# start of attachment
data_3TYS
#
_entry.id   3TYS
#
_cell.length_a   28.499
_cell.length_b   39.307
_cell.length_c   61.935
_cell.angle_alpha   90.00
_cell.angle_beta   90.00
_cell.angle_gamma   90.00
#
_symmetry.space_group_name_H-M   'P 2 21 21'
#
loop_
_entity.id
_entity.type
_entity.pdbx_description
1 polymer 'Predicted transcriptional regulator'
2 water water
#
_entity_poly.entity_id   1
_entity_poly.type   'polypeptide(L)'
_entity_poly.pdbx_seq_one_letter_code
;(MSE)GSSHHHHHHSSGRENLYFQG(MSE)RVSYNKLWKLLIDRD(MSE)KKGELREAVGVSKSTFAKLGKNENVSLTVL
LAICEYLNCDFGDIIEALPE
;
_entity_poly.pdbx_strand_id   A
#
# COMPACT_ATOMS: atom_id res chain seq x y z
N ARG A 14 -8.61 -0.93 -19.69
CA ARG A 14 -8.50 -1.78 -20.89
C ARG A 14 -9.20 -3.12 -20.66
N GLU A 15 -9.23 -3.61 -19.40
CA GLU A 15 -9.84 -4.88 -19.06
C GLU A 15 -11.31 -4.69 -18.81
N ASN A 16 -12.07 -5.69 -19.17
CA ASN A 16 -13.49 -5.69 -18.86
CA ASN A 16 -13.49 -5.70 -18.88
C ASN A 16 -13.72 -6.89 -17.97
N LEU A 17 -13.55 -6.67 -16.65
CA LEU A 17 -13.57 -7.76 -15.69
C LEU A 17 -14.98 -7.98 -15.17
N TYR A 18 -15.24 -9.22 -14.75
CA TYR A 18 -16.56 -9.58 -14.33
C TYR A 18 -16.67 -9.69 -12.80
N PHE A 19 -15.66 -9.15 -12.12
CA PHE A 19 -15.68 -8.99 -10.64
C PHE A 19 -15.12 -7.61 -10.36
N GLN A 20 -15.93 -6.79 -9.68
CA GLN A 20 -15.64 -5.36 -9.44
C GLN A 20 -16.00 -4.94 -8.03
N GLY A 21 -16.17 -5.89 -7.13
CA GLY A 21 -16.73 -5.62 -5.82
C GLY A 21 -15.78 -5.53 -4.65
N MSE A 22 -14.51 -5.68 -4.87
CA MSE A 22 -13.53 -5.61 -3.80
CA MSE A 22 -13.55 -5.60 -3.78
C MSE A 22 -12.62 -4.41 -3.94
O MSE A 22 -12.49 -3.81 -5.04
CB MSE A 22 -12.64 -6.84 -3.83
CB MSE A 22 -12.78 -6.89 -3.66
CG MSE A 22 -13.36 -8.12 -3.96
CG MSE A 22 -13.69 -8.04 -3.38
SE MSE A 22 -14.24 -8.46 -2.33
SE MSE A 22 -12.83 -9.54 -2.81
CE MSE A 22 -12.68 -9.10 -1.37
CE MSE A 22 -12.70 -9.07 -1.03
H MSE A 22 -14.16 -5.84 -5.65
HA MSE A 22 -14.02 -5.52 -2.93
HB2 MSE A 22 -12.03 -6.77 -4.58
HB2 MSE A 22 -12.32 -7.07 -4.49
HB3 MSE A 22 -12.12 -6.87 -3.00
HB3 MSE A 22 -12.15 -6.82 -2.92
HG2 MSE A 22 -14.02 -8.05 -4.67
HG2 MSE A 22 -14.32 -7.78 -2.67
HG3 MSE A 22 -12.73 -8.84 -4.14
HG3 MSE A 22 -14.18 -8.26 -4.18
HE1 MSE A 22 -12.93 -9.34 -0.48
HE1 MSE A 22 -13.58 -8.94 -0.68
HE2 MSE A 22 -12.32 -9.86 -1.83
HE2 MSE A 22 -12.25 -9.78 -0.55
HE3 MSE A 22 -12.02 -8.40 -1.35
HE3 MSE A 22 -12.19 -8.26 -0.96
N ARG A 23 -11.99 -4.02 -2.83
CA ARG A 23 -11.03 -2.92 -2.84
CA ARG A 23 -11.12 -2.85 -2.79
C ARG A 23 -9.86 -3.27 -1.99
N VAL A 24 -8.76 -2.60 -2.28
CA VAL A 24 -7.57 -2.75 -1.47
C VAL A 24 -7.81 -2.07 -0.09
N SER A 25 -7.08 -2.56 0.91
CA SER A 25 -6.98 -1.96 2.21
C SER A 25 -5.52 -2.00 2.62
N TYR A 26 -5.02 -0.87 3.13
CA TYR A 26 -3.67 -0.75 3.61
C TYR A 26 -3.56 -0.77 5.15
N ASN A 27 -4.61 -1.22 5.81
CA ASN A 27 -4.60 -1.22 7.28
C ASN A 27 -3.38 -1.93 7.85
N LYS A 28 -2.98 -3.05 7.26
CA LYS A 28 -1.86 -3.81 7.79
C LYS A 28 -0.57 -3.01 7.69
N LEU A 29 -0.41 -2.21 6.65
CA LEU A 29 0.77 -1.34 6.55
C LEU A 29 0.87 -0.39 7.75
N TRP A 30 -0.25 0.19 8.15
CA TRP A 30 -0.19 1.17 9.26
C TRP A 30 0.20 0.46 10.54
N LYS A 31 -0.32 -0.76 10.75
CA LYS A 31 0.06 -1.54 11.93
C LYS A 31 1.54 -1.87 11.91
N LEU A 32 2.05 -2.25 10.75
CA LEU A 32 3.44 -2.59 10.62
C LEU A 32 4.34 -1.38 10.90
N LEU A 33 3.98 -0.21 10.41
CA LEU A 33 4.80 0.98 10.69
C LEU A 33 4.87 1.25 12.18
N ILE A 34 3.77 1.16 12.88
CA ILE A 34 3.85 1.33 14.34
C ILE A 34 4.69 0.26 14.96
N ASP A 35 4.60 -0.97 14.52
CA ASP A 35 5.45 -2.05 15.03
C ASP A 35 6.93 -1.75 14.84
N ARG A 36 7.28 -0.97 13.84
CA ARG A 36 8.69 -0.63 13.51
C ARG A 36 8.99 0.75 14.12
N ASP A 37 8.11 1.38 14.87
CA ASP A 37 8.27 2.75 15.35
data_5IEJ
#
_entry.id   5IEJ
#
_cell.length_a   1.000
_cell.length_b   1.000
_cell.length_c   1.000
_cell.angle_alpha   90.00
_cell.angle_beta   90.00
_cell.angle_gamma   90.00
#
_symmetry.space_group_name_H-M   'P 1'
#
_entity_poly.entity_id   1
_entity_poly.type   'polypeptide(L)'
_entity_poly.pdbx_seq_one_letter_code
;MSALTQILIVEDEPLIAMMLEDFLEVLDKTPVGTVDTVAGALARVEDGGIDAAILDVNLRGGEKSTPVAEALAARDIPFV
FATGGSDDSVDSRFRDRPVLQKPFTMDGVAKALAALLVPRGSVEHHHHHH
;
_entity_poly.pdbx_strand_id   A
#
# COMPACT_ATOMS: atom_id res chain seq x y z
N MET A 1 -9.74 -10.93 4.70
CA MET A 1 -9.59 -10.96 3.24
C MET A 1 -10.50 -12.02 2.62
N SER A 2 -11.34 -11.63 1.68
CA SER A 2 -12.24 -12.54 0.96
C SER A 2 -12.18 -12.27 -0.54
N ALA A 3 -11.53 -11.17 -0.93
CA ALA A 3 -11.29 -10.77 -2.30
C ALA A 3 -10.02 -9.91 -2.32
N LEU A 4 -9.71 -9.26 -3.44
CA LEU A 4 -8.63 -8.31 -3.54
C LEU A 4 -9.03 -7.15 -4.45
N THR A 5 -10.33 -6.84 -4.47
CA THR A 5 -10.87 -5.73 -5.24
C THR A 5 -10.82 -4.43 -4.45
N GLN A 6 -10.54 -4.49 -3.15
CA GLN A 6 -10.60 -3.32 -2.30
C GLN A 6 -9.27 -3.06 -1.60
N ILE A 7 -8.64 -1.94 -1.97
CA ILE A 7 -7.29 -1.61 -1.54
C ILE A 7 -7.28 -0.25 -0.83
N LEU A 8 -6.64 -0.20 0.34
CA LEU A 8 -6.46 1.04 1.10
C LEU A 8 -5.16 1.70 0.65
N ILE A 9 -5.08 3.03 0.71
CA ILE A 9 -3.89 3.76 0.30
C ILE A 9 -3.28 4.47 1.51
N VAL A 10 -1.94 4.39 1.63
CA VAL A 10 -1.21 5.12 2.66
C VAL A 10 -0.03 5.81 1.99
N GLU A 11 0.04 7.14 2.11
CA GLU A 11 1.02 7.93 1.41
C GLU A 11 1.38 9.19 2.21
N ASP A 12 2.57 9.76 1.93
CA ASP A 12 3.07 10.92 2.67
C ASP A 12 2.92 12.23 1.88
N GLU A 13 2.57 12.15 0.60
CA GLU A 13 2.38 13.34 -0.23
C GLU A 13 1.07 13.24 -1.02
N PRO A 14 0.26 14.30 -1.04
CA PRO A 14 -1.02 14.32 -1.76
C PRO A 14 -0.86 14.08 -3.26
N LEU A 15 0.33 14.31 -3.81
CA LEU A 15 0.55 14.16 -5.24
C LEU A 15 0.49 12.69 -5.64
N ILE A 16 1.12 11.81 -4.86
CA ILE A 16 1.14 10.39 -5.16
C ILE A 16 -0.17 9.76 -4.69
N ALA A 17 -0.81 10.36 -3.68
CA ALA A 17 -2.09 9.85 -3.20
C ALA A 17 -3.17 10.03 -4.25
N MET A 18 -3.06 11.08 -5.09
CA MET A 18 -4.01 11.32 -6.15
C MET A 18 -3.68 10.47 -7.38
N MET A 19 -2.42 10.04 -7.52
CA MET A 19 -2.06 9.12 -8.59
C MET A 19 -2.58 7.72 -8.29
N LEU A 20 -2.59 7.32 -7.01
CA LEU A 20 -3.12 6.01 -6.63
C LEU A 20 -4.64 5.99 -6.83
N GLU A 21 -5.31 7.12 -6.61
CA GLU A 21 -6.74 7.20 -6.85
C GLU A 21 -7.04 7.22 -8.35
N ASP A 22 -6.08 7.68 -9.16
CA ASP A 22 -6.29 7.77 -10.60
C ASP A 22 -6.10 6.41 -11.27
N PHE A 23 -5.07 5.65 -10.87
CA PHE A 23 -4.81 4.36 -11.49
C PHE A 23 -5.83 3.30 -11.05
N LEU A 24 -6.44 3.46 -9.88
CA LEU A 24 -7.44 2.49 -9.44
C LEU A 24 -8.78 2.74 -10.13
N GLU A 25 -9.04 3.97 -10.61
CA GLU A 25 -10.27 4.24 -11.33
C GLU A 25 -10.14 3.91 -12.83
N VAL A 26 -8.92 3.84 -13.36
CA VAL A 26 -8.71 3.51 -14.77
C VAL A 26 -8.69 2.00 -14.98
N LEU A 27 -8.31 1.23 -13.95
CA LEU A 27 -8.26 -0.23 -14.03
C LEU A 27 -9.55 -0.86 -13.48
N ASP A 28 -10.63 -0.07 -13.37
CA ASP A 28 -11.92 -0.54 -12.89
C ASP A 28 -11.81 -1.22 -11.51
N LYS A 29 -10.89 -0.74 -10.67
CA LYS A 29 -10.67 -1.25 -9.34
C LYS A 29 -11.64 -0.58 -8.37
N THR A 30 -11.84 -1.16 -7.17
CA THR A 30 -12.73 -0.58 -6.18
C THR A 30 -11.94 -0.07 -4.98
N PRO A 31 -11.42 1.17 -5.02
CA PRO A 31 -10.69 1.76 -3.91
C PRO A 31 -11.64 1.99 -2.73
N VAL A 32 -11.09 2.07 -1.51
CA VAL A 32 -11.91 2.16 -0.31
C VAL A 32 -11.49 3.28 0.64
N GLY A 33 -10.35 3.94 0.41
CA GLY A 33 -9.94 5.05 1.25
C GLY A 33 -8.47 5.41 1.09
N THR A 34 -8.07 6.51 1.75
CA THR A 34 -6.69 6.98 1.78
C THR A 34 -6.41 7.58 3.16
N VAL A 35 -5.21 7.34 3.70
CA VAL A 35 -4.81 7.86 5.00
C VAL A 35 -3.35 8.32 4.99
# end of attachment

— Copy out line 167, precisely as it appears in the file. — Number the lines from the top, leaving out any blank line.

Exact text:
CA GLN A 6 -10.60 -3.32 -2.30